"The picture it presents is potentially devastating to the department," Thompson said, adding that Customs and Border Protection alone would lose $3 billion, forcing more than 8,200 border patrol agents or 2,800 CBP officers to be let go.
Similarly, Rep. Dan Lungren, R-Calif., said Napolitano's investment in the "See Something, Say Something" campaign to fight terrorism "makes a good deal of sense" and he "applauded" her for budget requests to expand cyber-security efforts, but he said the "greatest threat" is "fiscal irresponsibility."
"On the one hand there appears to be an appropriate emphasis and priority given to cyber-security, on the other hand it does not appear ... [to have] a similar stress on the area of border control," Lungren said of the administration's budget requests.
Napolitano told Lungren that his remarks presume "that the president's budget is not the most aggressive in history with respect to the border."
"If the president's budget is adopted, we will have more border patrol agents at the border then at any time in our nation's history," she told the committee. "I must say, however, that I'm very troubled by the [continuing resolution] particularly if it becomes the basis for the  budget because it does not fully protect those expansions in CBP and ICE and all of the operations that we see under the president's budget. So I would ask the House as it gets us hopefully out of 'Continuing Resolution Land' and into a real budget for  and  that they'll examine those priorities."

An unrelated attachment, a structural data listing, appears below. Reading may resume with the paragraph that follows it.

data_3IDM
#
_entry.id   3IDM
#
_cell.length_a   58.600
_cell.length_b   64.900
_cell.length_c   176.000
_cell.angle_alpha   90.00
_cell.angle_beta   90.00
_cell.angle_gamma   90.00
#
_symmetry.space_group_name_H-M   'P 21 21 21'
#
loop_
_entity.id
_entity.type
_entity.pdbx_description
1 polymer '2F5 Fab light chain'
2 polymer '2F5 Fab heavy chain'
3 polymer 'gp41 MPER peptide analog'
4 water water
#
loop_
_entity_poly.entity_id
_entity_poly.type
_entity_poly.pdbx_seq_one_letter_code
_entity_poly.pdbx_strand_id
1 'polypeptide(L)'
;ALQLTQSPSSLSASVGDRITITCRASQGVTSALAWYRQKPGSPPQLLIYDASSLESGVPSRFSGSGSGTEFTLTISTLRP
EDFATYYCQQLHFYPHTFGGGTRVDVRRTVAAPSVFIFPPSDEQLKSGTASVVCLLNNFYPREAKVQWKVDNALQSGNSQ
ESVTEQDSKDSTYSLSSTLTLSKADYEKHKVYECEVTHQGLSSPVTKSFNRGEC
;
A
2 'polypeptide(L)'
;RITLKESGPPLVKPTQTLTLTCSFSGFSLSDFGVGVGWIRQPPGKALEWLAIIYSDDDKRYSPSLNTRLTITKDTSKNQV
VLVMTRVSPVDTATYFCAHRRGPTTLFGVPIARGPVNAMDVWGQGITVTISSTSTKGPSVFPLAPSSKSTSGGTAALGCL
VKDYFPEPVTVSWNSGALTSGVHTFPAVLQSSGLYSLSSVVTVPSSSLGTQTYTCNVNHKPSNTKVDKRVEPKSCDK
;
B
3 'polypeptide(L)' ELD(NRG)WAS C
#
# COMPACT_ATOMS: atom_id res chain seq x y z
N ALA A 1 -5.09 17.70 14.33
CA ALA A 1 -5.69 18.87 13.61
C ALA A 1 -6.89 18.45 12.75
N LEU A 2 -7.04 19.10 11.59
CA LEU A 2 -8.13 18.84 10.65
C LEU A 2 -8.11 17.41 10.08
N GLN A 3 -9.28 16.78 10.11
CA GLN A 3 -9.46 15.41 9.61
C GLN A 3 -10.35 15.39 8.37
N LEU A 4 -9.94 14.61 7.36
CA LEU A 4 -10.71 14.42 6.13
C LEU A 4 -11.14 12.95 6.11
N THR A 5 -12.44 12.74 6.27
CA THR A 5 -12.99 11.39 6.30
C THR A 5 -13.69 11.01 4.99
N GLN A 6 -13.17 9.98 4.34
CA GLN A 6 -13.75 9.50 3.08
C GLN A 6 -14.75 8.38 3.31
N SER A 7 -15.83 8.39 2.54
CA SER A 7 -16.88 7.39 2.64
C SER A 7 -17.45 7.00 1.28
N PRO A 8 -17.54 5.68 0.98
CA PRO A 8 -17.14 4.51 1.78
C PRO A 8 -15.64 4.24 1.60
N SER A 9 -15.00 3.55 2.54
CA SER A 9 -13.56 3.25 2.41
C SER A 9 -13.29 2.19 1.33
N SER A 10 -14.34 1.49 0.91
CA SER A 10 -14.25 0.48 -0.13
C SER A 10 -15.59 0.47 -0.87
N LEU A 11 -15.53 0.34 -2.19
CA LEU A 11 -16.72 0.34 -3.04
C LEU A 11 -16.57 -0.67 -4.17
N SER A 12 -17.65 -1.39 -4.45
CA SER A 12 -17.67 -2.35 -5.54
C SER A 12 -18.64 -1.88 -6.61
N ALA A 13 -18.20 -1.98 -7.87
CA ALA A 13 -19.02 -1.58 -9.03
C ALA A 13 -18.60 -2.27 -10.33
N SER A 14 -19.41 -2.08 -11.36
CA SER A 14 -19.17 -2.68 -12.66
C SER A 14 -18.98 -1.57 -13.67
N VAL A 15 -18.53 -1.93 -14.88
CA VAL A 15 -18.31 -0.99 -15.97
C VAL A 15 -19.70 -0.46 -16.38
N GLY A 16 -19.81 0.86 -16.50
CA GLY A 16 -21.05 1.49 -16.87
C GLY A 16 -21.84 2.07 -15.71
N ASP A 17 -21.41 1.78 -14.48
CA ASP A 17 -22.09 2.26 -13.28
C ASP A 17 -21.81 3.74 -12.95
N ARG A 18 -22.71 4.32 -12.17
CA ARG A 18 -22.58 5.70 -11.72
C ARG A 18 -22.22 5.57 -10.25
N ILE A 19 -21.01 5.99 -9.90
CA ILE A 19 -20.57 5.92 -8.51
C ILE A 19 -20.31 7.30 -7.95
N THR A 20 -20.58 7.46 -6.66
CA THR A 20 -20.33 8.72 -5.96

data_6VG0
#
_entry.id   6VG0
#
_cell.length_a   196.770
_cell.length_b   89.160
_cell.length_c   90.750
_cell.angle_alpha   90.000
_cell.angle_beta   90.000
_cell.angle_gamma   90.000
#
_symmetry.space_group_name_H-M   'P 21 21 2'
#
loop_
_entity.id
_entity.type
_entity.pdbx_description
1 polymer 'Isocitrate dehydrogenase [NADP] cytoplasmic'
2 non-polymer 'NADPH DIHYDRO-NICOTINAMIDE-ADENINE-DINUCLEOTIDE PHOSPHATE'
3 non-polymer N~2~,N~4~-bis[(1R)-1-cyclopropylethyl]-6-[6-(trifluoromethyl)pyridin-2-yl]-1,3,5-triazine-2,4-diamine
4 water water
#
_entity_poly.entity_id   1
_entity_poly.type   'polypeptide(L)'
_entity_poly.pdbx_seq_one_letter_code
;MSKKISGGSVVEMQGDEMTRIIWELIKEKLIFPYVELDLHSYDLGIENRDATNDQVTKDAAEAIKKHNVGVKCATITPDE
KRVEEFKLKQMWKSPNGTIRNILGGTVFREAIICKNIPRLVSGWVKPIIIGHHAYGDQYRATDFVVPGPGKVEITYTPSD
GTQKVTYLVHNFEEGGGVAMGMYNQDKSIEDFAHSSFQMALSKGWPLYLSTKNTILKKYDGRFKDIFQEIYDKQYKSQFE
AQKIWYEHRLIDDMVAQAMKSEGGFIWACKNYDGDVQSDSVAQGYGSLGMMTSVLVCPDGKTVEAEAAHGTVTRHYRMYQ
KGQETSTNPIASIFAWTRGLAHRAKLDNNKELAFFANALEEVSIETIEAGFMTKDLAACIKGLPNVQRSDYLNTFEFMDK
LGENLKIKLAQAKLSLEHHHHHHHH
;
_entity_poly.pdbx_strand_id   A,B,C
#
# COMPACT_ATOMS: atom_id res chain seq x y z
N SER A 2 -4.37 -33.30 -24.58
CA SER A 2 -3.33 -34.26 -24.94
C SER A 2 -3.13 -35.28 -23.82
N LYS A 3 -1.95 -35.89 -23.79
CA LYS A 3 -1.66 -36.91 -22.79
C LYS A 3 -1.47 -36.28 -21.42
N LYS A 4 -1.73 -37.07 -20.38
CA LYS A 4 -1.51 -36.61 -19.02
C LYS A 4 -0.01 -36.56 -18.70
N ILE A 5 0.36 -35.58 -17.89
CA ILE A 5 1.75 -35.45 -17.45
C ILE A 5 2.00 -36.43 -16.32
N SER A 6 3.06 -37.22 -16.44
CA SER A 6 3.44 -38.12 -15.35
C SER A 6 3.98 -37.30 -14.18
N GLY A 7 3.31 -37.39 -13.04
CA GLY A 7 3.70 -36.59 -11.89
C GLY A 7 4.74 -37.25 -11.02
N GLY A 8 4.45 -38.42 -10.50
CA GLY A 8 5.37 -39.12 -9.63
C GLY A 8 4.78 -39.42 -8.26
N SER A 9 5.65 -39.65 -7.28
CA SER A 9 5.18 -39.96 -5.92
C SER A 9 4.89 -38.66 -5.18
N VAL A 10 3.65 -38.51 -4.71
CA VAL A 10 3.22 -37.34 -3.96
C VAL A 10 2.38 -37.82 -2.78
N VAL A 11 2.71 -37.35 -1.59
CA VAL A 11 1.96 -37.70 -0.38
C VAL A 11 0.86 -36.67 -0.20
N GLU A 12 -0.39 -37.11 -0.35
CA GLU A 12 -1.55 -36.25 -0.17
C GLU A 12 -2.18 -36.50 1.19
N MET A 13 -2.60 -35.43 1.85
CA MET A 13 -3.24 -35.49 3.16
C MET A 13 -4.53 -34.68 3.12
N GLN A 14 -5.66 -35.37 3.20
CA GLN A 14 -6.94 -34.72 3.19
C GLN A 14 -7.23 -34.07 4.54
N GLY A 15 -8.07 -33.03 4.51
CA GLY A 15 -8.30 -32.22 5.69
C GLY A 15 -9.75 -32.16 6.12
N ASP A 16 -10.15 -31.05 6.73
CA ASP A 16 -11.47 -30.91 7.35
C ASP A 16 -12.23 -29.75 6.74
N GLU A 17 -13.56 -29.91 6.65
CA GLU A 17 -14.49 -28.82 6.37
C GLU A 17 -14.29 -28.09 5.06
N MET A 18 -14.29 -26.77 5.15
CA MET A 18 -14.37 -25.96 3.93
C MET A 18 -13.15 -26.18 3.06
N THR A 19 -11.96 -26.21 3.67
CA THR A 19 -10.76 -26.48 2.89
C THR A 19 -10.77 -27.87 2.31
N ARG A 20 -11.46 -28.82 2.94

She said the Republican-backed budget "basically stops our progress in its tracks."
"We have a pathway forward on that border, and that includes manpower, it includes technology, it includes infrastructure," she said. "That's why the President has put more border patrol agents in his budget than any other time in our nation's history. That's why he's put more funding into technology. ... That's why he has supported the largest deployment of technology to the Southwest border in our nation's history. That is the pathway forward, that is the plan. Unfortunately, the [continuing resolution] that passed here contradicts that plan and goes backwards. It will take us back to where we were several years ago in terms of the actual resources that are available at the Southwest border."
Rep. Ben Quayle, R-Ariz., disagreed with Napolitano's assessment, offering his "lay of the land" regarding the continuing resolution.
"From my looking at it, it's going to be adding more border agents, not decreasing border agents," he said, adding that funds for Customs and Border Protection are bring increased by nearly $148 million over the previous year and another $550 million is being put into fencing, infrastructure and technology.
Napolitano said she "really can't agree with the lay-down you gave of the facts in terms of how they really affect funding" for the Southwest border.